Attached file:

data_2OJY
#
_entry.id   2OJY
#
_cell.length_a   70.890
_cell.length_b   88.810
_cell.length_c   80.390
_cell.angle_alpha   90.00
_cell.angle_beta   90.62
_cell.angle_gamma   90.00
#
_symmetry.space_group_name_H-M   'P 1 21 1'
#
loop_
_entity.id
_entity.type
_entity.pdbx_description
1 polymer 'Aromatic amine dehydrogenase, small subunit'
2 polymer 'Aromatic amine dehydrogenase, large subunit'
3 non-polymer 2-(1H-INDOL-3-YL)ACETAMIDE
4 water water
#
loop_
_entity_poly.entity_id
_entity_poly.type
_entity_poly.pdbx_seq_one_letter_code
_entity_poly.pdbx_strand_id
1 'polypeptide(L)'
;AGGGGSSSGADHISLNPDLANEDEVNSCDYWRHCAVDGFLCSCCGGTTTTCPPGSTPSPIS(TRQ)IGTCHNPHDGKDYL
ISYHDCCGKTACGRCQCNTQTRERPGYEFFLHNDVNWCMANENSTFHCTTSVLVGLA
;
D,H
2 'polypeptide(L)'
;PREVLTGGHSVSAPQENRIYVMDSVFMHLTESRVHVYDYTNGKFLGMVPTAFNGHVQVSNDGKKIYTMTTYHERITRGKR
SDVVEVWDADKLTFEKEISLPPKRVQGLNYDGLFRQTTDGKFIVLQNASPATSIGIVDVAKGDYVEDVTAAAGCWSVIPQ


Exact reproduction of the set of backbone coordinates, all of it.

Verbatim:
data_2OJY
#
_entry.id   2OJY
#
_cell.length_a   70.890
_cell.length_b   88.810
_cell.length_c   80.390
_cell.angle_alpha   90.00
_cell.angle_beta   90.62
_cell.angle_gamma   90.00
#
_symmetry.space_group_name_H-M   'P 1 21 1'
#
loop_
_entity.id
_entity.type
_entity.pdbx_description
1 polymer 'Aromatic amine dehydrogenase, small subunit'
2 polymer 'Aromatic amine dehydrogenase, large subunit'
3 non-polymer 2-(1H-INDOL-3-YL)ACETAMIDE
4 water water
#
loop_
_entity_poly.entity_id
_entity_poly.type
_entity_poly.pdbx_seq_one_letter_code
_entity_poly.pdbx_strand_id
1 'polypeptide(L)'
;AGGGGSSSGADHISLNPDLANEDEVNSCDYWRHCAVDGFLCSCCGGTTTTCPPGSTPSPIS(TRQ)IGTCHNPHDGKDYL
ISYHDCCGKTACGRCQCNTQTRERPGYEFFLHNDVNWCMANENSTFHCTTSVLVGLA
;
D,H
2 'polypeptide(L)'
;PREVLTGGHSVSAPQENRIYVMDSVFMHLTESRVHVYDYTNGKFLGMVPTAFNGHVQVSNDGKKIYTMTTYHERITRGKR
SDVVEVWDADKLTFEKEISLPPKRVQGLNYDGLFRQTTDGKFIVLQNASPATSIGIVDVAKGDYVEDVTAAAGCWSVIPQ